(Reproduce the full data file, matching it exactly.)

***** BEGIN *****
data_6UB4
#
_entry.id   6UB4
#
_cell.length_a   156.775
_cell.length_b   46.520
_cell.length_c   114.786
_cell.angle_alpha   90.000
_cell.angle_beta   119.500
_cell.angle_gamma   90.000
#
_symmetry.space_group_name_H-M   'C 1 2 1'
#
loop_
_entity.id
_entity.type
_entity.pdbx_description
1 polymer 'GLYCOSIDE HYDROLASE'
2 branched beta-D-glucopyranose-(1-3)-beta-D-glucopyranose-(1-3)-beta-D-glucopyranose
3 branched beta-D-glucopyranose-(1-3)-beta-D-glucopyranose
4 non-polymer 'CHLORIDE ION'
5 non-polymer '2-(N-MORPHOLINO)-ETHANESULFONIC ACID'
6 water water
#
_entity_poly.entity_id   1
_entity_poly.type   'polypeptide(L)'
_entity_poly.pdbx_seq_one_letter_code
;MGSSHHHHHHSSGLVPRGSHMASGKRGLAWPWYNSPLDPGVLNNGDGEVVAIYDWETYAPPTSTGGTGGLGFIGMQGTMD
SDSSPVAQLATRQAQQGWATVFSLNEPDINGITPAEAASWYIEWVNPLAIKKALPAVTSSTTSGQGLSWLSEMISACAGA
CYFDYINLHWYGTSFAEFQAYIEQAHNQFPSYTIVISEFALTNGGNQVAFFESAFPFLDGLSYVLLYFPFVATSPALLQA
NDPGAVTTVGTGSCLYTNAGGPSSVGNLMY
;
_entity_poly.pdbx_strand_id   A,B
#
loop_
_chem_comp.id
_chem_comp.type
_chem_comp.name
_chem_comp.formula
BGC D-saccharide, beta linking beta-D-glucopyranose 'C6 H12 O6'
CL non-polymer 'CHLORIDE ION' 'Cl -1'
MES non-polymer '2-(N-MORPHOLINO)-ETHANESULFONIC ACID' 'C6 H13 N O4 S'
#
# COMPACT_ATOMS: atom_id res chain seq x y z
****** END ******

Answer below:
data_6UB4
#
_entry.id   6UB4
#
_cell.length_a   156.775
_cell.length_b   46.520
_cell.length_c   114.786
_cell.angle_alpha   90.000
_cell.angle_beta   119.500
_cell.angle_gamma   90.000
#
_symmetry.space_group_name_H-M   'C 1 2 1'
#
loop_
_entity.id
_entity.type
_entity.pdbx_description
1 polymer 'GLYCOSIDE HYDROLASE'
2 branched beta-D-glucopyranose-(1-3)-beta-D-glucopyranose-(1-3)-beta-D-glucopyranose
3 branched beta-D-glucopyranose-(1-3)-beta-D-glucopyranose
4 non-polymer 'CHLORIDE ION'
5 non-polymer '2-(N-MORPHOLINO)-ETHANESULFONIC ACID'
6 water water
#
_entity_poly.entity_id   1
_entity_poly.type   'polypeptide(L)'
_entity_poly.pdbx_seq_one_letter_code
;MGSSHHHHHHSSGLVPRGSHMASGKRGLAWPWYNSPLDPGVLNNGDGEVVAIYDWETYAPPTSTGGTGGLGFIGMQGTMD
SDSSPVAQLATRQAQQGWATVFSLNEPDINGITPAEAASWYIEWVNPLAIKKALPAVTSSTTSGQGLSWLSEMISACAGA
CYFDYINLHWYGTSFAEFQAYIEQAHNQFPSYTIVISEFALTNGGNQVAFFESAFPFLDGLSYVLLYFPFVATSPALLQA
NDPGAVTTVGTGSCLYTNAGGPSSVGNLMY
;
_entity_poly.pdbx_strand_id   A,B
#
loop_
_chem_comp.id
_chem_comp.type
_chem_comp.name
_chem_comp.formula
BGC D-saccharide, beta linking beta-D-glucopyranose 'C6 H12 O6'
CL non-polymer 'CHLORIDE ION' 'Cl -1'
MES non-polymer '2-(N-MORPHOLINO)-ETHANESULFONIC ACID' 'C6 H13 N O4 S'
#
# COMPACT_ATOMS: atom_id res chain seq x y z